I recently bought some frozen spinach to make a spinach pie. (It’s easier than you think.) To avoid pesticides, I settled on Wild Harvest Organic cut leaf spinach, the cheapest of the available organic varieties. The bag stated that the spinach was not from “genetically engineered crops” and it was “grown without chemical fertilizers and pesticides.”
However, when I got home and started to open the bag, I realized I had missed other information:
- The spinach was certified organic by the Washington State Department of Agriculture.
- Wild Harvest is a subsidiary of Minnesota-based food giant Supervalu.
- The spinach was labeled “Product of China.”
I called Supervalu to make sense of the Washington-Minnesota-China connection. Unfortunately, the woman I spoke with had no information, but she said she would have the spinach supplier contact me in the next two or three business days.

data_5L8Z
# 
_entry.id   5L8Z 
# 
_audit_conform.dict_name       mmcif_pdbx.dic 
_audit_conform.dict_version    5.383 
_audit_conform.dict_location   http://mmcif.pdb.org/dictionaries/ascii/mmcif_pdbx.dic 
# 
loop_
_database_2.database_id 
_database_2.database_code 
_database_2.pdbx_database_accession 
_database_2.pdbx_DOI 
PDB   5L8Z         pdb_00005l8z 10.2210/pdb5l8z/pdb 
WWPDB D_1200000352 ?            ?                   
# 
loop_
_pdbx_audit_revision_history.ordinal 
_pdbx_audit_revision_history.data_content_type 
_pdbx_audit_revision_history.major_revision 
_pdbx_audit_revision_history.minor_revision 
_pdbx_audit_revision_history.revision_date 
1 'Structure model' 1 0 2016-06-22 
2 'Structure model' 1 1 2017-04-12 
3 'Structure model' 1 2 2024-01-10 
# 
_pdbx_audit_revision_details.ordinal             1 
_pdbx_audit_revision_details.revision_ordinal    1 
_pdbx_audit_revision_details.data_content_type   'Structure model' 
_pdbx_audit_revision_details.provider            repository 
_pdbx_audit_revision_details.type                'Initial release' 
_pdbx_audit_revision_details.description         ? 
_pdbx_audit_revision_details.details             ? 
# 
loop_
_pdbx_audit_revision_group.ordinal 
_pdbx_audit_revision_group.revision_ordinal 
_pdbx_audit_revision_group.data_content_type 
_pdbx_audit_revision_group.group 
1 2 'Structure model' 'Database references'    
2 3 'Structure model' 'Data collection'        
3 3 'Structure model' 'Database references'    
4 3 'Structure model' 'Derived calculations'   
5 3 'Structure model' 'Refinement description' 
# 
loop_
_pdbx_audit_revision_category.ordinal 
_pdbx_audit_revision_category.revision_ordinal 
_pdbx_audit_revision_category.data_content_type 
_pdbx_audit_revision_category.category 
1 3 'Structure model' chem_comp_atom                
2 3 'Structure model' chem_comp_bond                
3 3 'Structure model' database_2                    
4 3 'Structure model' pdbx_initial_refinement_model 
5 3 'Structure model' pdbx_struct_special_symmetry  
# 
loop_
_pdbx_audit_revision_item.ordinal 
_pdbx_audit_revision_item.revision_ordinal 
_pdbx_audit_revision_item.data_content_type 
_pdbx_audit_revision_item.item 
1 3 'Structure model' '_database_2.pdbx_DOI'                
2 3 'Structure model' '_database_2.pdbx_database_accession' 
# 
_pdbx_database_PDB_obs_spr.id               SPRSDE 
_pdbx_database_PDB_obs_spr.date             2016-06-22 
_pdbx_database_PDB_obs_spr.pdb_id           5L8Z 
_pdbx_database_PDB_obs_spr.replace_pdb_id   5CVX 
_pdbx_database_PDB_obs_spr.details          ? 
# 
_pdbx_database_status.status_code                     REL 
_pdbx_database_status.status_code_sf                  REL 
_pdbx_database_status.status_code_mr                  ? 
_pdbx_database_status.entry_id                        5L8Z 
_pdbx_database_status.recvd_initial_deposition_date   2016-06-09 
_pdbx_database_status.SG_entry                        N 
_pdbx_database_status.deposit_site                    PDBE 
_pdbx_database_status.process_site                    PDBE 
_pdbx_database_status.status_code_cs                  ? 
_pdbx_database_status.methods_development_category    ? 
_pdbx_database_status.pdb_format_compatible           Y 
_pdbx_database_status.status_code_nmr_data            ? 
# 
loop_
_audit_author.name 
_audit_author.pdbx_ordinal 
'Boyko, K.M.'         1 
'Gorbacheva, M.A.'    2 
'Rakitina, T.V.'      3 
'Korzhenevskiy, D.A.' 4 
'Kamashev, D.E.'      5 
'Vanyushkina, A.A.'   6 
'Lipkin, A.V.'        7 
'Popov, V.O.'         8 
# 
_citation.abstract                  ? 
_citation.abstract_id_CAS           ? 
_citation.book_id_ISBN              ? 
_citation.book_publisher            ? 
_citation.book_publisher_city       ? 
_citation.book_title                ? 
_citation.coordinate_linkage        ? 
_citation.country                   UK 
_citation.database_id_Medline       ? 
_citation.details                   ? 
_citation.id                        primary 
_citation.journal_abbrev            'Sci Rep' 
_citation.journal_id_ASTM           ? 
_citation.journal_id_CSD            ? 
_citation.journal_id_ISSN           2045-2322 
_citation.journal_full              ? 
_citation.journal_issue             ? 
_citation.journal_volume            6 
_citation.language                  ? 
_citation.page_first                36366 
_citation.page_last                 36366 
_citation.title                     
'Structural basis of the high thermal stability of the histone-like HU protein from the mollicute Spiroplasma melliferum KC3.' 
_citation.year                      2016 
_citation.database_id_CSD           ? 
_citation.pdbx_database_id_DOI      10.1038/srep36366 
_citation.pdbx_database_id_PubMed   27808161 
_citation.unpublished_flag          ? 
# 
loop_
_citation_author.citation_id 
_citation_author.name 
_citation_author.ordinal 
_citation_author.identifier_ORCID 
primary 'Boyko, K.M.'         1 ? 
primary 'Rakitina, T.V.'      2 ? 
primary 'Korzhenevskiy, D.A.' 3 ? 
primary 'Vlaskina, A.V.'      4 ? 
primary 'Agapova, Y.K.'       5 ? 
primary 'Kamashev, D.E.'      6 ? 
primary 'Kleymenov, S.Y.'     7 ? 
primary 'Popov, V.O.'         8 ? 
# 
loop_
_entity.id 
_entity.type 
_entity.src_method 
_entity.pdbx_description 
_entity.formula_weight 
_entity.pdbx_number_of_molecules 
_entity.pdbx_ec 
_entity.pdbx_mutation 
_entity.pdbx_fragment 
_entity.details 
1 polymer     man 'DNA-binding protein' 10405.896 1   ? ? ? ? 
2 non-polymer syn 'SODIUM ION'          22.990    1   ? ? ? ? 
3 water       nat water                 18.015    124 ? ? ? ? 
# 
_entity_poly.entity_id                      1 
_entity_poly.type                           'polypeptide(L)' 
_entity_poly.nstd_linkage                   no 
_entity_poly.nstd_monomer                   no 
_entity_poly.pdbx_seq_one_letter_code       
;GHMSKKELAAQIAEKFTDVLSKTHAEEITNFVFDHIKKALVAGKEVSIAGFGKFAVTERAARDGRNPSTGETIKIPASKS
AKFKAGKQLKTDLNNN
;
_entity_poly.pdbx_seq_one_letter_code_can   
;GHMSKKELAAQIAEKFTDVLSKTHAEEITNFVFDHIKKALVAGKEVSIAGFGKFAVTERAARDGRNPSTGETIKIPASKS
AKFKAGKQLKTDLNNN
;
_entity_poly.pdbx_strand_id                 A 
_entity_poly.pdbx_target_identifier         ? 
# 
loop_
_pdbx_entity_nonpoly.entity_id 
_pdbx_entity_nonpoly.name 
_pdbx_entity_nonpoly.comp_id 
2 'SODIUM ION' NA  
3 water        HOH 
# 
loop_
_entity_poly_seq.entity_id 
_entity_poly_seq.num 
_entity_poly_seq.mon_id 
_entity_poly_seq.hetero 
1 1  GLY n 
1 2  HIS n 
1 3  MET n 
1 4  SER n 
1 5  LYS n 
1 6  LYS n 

A month (and two more phone calls by me) later, John O’Grady of Twin City Foods of Stanwood, WA finally contacted me.
According to O’Grady, Twin City Foods—an independent frozen vegetable processor—supplies Wild Harvest with the organic spinach, all of it grown in China. However, Twin City is just a middle man, as it purchases the spinach from yet another supplier.
O’Grady said the spinach’s organic status is authenticated by OCIA International (Organic Crop Improvement Association), an organization that certifies foreign growers and processors. Twin City receives a validating certificate from OCIA.
The Washington State Department of Agriculture’s role is to certify the organic status of Twin City’s processing plants, three of which are in Washington.
Wouldn’t it be easier to buy organic spinach from California?
“There’s nobody in California growing enough,” O’Grady said. “We’re trying to find a domestic source.”
It’s amazing what you can learn from a little reading, a couple phone calls and some persistence.